Review of James Beamon, “Three Meetings of the Pregnant Man Support Group”, Apex Magazine 109 (2018): Read Online. Reviewed by Joanna Z. Weston.
Imagine, if you will, aliens who come to earth after deciding that humans make excellent hosts to incubate their offspring. Imagine that this has become a known – if still controversial – aspect of every day life. What might that experience be like for the men so impregnated? The result might be this surprisingly thoughtful story.
I’m going to be honest with you – the premise of this story did not sit well with me. Growing alien fetuses in men’s appendixes seemed too weird, too gross. But the concept is grounded in strong writing, nuanced world-building, and a group of well-developed characters. This is a story that had to work to win me over, but it did a good job.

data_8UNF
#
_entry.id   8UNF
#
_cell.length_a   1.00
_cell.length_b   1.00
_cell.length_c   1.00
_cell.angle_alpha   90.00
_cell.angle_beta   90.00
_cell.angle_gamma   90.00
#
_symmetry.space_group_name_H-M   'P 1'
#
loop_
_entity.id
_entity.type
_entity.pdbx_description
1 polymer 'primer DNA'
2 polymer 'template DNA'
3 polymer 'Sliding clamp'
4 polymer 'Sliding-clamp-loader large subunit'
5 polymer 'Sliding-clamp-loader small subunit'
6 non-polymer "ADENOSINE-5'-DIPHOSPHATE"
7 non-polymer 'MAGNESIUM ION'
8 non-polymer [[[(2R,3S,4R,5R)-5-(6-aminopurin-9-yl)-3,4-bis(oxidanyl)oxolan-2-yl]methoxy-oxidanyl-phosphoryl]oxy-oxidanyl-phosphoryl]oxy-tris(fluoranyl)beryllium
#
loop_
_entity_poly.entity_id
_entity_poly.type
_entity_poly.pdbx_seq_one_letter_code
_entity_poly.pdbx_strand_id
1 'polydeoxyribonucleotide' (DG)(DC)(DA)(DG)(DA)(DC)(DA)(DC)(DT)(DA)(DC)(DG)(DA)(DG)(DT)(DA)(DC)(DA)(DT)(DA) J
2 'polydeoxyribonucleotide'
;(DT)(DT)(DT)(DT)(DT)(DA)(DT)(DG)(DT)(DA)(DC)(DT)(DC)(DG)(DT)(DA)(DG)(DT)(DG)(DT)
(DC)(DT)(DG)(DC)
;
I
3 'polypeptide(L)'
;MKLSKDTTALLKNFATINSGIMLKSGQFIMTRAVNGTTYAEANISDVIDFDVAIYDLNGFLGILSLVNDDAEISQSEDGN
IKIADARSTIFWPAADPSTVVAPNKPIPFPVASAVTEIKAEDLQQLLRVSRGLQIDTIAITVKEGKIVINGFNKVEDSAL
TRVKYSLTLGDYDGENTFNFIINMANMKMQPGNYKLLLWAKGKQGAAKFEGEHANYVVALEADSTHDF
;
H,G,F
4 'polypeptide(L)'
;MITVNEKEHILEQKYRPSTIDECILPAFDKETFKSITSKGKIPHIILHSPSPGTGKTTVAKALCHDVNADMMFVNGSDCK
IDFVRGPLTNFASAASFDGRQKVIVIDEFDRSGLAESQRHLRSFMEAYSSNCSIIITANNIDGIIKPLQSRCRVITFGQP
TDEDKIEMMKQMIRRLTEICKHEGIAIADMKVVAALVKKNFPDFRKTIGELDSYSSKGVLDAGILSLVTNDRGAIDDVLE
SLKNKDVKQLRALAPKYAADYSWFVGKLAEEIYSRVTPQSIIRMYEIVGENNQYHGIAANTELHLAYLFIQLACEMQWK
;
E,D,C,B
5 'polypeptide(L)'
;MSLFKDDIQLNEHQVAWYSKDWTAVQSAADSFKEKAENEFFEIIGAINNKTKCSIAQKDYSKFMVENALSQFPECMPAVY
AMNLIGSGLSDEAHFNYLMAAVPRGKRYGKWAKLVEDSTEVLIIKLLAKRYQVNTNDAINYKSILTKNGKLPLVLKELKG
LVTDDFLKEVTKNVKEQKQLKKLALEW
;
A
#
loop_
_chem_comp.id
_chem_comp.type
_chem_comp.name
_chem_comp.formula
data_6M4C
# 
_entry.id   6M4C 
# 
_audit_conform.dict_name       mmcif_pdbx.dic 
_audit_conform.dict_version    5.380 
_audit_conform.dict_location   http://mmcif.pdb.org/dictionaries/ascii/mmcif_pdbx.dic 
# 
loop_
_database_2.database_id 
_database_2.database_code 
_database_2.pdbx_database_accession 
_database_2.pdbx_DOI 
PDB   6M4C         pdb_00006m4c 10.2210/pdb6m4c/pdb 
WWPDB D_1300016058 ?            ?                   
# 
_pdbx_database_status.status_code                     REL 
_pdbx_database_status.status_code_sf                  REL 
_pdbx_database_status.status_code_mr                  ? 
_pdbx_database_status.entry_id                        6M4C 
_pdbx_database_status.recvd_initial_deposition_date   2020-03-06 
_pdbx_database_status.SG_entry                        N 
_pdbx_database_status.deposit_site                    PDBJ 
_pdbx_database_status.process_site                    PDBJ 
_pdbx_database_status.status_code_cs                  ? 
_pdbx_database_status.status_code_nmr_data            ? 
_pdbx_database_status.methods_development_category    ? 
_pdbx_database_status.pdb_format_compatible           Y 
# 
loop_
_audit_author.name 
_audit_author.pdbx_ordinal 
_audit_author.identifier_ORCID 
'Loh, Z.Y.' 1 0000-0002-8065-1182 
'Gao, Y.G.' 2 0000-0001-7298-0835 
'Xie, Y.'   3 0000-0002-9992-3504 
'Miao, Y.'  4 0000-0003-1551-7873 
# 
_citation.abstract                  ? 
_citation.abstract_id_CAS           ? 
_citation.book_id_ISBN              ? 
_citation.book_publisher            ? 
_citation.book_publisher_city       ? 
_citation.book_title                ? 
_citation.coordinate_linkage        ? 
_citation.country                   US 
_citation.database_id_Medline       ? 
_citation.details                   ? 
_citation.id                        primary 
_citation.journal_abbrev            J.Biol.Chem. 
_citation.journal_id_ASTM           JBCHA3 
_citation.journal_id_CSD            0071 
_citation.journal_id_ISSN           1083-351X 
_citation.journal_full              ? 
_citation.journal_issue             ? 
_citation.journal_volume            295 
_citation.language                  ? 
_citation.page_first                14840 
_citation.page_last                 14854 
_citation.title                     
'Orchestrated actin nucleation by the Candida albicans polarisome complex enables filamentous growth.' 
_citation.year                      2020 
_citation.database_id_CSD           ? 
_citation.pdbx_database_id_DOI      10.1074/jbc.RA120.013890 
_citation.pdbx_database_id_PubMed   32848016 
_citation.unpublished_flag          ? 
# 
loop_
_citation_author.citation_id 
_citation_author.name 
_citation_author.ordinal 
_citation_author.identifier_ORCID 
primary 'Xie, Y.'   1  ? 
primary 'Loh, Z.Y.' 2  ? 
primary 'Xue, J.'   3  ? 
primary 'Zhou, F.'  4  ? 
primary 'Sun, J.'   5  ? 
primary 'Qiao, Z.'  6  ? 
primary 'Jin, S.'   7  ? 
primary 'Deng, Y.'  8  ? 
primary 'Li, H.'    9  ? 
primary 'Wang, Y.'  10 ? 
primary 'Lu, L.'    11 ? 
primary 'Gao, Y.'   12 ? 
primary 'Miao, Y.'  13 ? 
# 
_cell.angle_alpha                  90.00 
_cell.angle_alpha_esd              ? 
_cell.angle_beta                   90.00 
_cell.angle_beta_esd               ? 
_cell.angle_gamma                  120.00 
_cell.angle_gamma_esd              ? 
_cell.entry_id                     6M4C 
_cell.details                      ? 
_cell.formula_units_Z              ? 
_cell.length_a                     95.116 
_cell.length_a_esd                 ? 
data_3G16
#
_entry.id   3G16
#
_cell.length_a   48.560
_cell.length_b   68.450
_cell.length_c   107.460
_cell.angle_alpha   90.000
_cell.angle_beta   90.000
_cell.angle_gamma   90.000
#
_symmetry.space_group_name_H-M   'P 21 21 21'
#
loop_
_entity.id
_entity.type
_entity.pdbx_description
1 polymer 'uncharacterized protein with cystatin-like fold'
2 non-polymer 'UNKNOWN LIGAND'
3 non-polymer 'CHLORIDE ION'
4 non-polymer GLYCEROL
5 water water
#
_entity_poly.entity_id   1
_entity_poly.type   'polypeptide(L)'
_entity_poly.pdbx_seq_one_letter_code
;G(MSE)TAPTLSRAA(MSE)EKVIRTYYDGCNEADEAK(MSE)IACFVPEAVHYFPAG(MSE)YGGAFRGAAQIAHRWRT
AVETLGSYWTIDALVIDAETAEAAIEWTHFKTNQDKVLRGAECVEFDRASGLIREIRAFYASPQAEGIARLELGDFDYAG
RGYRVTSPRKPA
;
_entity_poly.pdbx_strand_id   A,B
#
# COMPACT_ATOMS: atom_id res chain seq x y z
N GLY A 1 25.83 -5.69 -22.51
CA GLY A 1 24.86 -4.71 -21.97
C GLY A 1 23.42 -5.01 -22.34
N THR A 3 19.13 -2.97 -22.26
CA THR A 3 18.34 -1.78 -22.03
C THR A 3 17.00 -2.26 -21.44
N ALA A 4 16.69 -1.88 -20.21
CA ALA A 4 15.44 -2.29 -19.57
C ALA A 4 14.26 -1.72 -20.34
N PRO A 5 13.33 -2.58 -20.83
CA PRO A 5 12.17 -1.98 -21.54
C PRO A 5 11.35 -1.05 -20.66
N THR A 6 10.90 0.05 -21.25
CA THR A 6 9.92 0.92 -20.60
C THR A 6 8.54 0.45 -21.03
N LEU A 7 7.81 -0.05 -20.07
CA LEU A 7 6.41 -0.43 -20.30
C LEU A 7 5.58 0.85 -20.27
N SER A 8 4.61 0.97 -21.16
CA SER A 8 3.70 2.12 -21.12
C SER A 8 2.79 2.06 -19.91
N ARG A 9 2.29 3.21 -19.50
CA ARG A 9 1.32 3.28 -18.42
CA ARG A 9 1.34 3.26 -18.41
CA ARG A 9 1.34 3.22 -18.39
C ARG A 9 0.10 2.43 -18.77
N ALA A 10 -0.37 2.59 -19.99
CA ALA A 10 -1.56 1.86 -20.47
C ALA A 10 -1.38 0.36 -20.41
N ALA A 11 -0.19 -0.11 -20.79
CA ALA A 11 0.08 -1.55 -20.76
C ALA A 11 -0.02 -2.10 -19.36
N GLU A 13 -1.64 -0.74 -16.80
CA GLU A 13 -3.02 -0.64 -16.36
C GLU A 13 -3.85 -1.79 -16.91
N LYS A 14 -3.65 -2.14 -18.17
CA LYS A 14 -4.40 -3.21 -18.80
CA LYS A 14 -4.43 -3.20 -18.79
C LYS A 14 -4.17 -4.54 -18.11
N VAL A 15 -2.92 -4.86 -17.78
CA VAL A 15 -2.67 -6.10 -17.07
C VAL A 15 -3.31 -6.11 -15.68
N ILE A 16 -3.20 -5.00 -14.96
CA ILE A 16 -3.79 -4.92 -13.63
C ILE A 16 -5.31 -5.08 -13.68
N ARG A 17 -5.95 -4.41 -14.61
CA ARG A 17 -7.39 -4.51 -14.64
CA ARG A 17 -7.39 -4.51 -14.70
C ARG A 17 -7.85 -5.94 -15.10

The world-building starts with the left-handed student desks that the men sit at in their support group, that identifies the group to anyone at a glance, even before the men walk in. See, the alien fetuses grow in their appendixes, so the pregnant men develop huge bulges on the right, rendering them off balance. The desks give them an opening for their side bellies, and something to lean against to counter the unbalanced weight. Every detail in the story is that well thought out.
This is a very human story. Yes, there are aliens, and we have to assume they have spaceships and a planet, but none of that matters here. This is about relationships – between the narrator and his sister, the support group, and his own body. It’s also about choice, as the men struggle to understand why they were picked for this role, what it means.
The problem in this story lies in the gender essentialism, which I did not pick up on the first time through, but which I saw discussed elsewhere and feel the need to address here. It presents the concept of pregnant men as a science fiction oddity, when there are real transmen who can, and sometimes do, carry children. This story does those men a disservice and could be hurtful to certain people, so be warned.
I still believe this is a good story for people who like human-sized, thoughtful SF, but with some reservations.